Deal or No Deal?

6 Replies

I came across an owner who recently evicted a tenant. He informed me that him and his wife are getting a divorce and his wife would like to sell her 8 plea and 3 plex. He showed me the properties and they are in a B- neighborhood. However the condition of his wife's properties amount to a C-. The 8 plex needs a new roof and both properties need the foundation fixed. My plan is to give some cash up front and then have have the owner carry the note. Properties are paid off. So here's the combined numbers for both props on a monthly basis.

Purchase Price For both Properties: $120,000

Gross Income (both properties): $5,965

Gross Effective Income (10% Vacancy rate): $5,368.50

Net Operating Expenses: $2741.31

- Cable - $50 (it's gerry rigged)

- Water - $435

- Electricity - $450 (3 months during the summer its $800 a month)

- Dumpster Fee - $185

- Fire Insurance - $41

- Property Mngmt - 7% (I will use professional management)

- Taxes: $363.34

- Maintenance: $800

Net Operating Income: $2,627.19

Capital Improvements: $25,000 (roof, foundation, paint, flooring)

The owner combines all expenses for both properties because they are side by side. For the 8 plex I estimate the net operating income is $22,706.19 for the year. Purchase price for 8 plex will be $63,000 which amounts to a 36% Cap Rate.

Thoughts?

I'd factor in a slightly higher vacancy for that type of property. 

What are you calculating for depreciation expense and  financing costs?

Depends on what type of "foundation" problems we're talking about..

@Brandon Siewert  @Watson Smith Thanks for the responses.  I did some additional research and found that these two properties are zoned single family homes according to Bexar County Appraisal District.  So they are not supposed to be multifamily units according to the county/city.  So I assume this would not be a wise purchase because it would limit my resale opportunity?  Thoughts?

It would probably affect you right away--the local authorities may require you to correct the situation as soon as you take possession (so you can't even continue renting). You're not very likely to be grandfathered. Some jurisdictions allow a owner-occupier to rent part of their own home, but it doesn't sound like that's your situation.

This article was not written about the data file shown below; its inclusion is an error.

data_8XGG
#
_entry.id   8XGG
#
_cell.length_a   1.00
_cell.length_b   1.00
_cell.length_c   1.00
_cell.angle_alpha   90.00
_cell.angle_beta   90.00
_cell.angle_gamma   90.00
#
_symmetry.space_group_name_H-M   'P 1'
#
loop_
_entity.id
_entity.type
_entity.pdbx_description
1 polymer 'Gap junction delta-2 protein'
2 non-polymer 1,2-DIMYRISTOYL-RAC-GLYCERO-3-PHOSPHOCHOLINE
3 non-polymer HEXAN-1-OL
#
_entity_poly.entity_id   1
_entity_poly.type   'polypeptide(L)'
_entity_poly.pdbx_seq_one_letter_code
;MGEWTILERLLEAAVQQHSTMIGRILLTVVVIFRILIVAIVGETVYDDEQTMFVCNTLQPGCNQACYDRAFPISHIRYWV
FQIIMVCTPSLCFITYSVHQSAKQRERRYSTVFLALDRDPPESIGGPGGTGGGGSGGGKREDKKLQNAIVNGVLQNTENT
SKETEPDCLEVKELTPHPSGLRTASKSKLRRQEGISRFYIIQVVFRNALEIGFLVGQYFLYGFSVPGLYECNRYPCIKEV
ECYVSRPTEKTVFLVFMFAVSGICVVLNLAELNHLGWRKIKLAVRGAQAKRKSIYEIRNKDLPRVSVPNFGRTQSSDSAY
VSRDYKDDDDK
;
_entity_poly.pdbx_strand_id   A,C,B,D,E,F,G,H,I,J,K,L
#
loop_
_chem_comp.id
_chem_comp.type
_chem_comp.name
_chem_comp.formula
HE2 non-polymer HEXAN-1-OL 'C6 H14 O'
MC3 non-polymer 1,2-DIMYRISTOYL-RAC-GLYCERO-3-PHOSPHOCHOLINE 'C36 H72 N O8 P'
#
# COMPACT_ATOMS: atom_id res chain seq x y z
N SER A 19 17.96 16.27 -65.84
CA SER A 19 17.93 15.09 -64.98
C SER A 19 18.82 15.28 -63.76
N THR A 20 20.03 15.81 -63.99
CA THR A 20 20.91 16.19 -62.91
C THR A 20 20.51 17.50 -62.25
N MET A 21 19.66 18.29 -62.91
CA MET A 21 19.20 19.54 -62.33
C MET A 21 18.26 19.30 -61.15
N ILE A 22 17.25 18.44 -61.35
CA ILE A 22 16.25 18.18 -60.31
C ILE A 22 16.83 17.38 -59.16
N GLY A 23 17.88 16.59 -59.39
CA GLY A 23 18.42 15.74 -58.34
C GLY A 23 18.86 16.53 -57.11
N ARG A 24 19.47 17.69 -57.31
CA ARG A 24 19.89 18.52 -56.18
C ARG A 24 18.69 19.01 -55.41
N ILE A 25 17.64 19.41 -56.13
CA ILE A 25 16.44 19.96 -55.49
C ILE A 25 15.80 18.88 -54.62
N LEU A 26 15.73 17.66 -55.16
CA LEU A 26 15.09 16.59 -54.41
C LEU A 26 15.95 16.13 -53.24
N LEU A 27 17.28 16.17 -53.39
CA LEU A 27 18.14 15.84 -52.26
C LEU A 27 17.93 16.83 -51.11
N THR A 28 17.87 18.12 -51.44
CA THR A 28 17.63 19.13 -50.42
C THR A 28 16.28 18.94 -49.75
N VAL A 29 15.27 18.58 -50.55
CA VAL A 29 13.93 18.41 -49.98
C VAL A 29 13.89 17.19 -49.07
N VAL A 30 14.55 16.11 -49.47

You might inquire whether the property could be rezoned (if it's, say, adjacent to other MFRs). That would be a long-term speculative move.

I do find it hard to believe that an 8-unit property isn't zoned properly. That's a pretty big project to complete under the radar.

Originally posted by @Bruce Olsen :

You might inquire whether the property could be rezoned (if it's, say, adjacent to other MFRs). That would be a long-term speculative move.

I do find it hard to believe that an 8-unit property isn't zoned properly. That's a pretty big project to complete under the radar.

Especially since it is next to SFH used as a 3 unit. I would think someone would notice 11 units in 2 houses.

I think the only safe offer strategy would be based on restoring to SFHs and selling on the retail market.  I doubt that comes anywhere close to the asking price.

Re-zoning would be a nice swing for the fences exit strategy, but there is a huge amount of speculation.

Rezoning is definitely a long shot. 

I agree about reverting to SFRs. You have a great opportunity to make all the bedrooms master BRs. This is very popular in CA because it allows the HO to accommodate elderly parents, grown children, even roommates. Some even have secondary en suite "morning kitchens." 

Is the 8-unit a large SFR that was illegally converted? Or a structure expressly for multi use?

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